Language parsing and compiler design doesn't have to be hard, but boy this book really sucks!
How'd you like that for an opening title? Did it grab your attention? Hell, your reading this far so I guess it did. The book I'm focusing on here is Build Your Own .NET Language and Compiler and please, don't click the link and then go buy it. I don't care about the 50 cents worth of referral money I'll get if you do. I wouldn't even recommend the book if I got 50 bucks of referral money (well, money talks, so maybe I would).
The book starts out with the basics of parsing and regular expressions and all that jazz. But the extent of the code is a bunch of screen shots. We are writing a parser/compiler dang it, we aren't WYSIWYGing our way through life at this point, you have to show some real frigin code. What you end up with is a bunch of screen shots of many tools for writing a compiler, but not really the code, unless of course you go grab the CD and break through all of the code without a lick of explanation from the book. God I hope the code is well documented with comments, or you just bought an issue of Compiler's Illustrated and this isn't the Swimsuit edition. I'll include some of my own links at the bottom, where I give actual code for many of these processes.
OK, so you get to see a bunch of tools, and what do you get? Well, you get a bunch of half-assed tools (sorry for the language if your kid is reading my highly technical blog... In fact, if he/she is I could use some interns, must type 50+ WPM and be proficient at C, C++, or C#). A mathematical expression evaluator is the first. I think it is always the first. People always trivialize math. So make sure you look at all the pretty pictures and try to glean some wisdom from the text. I have a mathematical expression evaluator by the way, it's called calc.exe and from what I can tell it has shipped since 16-bit windows. He also makes an attempt at a regular expression workbench. You can't have enough of those (actually I'm not being sarcastic here, I always appreciate a new regex tool), but then he never writes anything or demonstrates compiler technology that uses regular expressions. Does he go into NFA/DFA technology? Well, he does talk about it for a few sentences. BNF format? Again a few sentences here and there. But wait, another tool is what you get and this time it is a picture of a drop-down menu with all sorts of really tantalizing names (convert from BNF to XML, display a BNF parse tree, display formatted docs, etc...). At this point use one of the pages to catch the drool coming off your lip, because that is as close as you'll get in this book to anything cool.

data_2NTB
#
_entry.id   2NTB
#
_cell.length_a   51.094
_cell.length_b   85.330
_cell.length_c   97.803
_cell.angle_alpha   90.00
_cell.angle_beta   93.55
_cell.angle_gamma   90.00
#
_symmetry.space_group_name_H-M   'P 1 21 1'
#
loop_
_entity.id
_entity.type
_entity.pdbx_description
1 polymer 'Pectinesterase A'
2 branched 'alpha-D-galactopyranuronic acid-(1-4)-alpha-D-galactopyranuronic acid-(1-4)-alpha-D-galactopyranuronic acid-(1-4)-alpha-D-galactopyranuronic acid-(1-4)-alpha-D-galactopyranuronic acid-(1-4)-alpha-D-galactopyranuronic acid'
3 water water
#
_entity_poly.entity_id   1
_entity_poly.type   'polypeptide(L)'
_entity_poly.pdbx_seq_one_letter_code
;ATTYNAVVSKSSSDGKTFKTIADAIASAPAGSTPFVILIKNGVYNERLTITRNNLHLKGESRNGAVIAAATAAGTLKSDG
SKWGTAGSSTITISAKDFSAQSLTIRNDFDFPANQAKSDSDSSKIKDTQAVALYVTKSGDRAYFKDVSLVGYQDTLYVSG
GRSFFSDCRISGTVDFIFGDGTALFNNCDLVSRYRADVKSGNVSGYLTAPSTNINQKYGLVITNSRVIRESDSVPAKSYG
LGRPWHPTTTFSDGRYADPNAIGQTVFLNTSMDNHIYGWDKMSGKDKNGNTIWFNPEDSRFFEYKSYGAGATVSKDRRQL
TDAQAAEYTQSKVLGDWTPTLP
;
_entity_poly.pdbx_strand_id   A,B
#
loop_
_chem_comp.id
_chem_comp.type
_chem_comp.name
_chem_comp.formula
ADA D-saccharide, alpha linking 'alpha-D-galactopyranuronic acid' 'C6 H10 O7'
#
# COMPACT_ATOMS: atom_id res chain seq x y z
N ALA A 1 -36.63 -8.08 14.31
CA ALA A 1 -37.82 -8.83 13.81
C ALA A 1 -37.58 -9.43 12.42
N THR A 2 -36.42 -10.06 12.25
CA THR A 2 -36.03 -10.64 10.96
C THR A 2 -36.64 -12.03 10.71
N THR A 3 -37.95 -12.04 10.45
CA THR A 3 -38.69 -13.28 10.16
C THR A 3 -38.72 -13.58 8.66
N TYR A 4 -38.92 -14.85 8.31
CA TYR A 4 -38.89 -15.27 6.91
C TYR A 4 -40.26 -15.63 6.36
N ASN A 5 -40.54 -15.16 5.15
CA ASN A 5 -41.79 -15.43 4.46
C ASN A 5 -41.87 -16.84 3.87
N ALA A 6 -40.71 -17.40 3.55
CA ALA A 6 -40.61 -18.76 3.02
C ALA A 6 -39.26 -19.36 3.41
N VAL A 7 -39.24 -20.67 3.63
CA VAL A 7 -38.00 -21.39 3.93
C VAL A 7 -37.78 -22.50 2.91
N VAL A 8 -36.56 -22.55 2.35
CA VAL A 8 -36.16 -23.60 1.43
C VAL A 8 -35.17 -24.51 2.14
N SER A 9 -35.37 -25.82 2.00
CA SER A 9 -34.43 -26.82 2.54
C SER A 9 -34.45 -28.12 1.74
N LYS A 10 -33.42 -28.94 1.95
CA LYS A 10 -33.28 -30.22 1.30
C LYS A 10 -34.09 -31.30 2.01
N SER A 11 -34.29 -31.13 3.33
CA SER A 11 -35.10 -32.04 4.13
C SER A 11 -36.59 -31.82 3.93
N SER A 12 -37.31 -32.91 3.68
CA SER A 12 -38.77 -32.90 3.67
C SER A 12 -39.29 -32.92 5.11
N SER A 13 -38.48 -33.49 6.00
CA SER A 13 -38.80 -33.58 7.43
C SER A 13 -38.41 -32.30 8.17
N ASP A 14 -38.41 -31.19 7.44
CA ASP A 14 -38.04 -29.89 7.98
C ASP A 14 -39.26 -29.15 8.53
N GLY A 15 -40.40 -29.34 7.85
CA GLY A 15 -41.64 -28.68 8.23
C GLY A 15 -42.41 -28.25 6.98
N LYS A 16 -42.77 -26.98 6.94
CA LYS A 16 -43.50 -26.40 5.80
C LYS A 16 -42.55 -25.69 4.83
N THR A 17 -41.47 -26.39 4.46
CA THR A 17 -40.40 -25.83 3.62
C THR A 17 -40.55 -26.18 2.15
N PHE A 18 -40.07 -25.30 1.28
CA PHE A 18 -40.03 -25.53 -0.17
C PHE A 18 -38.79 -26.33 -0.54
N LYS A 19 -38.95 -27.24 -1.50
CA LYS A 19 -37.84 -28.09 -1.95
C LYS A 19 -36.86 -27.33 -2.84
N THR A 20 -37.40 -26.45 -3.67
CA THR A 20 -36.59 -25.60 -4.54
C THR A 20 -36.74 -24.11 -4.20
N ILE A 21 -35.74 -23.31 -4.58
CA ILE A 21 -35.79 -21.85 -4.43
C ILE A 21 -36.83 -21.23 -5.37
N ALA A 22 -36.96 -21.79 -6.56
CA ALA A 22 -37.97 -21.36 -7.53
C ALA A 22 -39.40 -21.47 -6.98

OK, so forget the tools. At some point he actually starts talking about real compiler technology. I think around chapter 7 maybe? I really should dig up the TOC on Amazon, but I'm only going to waste enough time on this book to finish this posting. Anyway, they start talking about the various parsing techniques. Recursive descent (RD), Top-Down, Bottom-Up... I think there are some other odd names they throw in there to mystify the reader. After reading all of the major compiler design books I shouldn't be mystified by something that could classify as a 4 Dummies book (unless it is something like Cross Dressing 4 Dummies, I could probably use that after my Halloween party)... Anyway, they really don't do the entire process justice, and I think at some point some more tools are used, Yacc might be mentioned, and bam, back to the pictures.